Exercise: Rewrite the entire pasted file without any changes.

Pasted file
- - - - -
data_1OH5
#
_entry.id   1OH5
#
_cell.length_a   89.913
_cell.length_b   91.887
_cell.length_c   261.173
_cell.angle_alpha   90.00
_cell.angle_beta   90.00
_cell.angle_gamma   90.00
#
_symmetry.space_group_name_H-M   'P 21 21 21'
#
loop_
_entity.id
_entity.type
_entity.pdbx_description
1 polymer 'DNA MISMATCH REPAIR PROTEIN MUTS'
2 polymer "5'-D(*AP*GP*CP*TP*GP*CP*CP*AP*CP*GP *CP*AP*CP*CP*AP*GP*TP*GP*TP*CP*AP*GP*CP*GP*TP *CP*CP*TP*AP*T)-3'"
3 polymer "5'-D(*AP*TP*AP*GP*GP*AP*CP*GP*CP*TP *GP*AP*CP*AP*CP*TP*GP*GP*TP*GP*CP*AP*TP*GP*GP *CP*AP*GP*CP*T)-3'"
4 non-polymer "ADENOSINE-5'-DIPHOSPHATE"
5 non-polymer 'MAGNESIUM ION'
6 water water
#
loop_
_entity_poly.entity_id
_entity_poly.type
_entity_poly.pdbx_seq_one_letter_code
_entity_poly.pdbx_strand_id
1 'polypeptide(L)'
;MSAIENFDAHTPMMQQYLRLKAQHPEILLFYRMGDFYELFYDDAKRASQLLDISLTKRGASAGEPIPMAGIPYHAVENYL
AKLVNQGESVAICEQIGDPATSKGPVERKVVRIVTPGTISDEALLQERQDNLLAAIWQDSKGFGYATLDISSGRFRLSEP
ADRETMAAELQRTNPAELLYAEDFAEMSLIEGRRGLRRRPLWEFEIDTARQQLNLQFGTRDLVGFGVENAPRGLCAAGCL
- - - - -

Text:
data_1OH5
#
_entry.id   1OH5
#
_cell.length_a   89.913
_cell.length_b   91.887
_cell.length_c   261.173
_cell.angle_alpha   90.00
_cell.angle_beta   90.00
_cell.angle_gamma   90.00
#
_symmetry.space_group_name_H-M   'P 21 21 21'
#
loop_
_entity.id
_entity.type
_entity.pdbx_description
1 polymer 'DNA MISMATCH REPAIR PROTEIN MUTS'
2 polymer "5'-D(*AP*GP*CP*TP*GP*CP*CP*AP*CP*GP *CP*AP*CP*CP*AP*GP*TP*GP*TP*CP*AP*GP*CP*GP*TP *CP*CP*TP*AP*T)-3'"
3 polymer "5'-D(*AP*TP*AP*GP*GP*AP*CP*GP*CP*TP *GP*AP*CP*AP*CP*TP*GP*GP*TP*GP*CP*AP*TP*GP*GP *CP*AP*GP*CP*T)-3'"
4 non-polymer "ADENOSINE-5'-DIPHOSPHATE"
5 non-polymer 'MAGNESIUM ION'
6 water water
#
loop_
_entity_poly.entity_id
_entity_poly.type
_entity_poly.pdbx_seq_one_letter_code
_entity_poly.pdbx_strand_id
1 'polypeptide(L)'
;MSAIENFDAHTPMMQQYLRLKAQHPEILLFYRMGDFYELFYDDAKRASQLLDISLTKRGASAGEPIPMAGIPYHAVENYL
AKLVNQGESVAICEQIGDPATSKGPVERKVVRIVTPGTISDEALLQERQDNLLAAIWQDSKGFGYATLDISSGRFRLSEP
ADRETMAAELQRTNPAELLYAEDFAEMSLIEGRRGLRRRPLWEFEIDTARQQLNLQFGTRDLVGFGVENAPRGLCAAGCL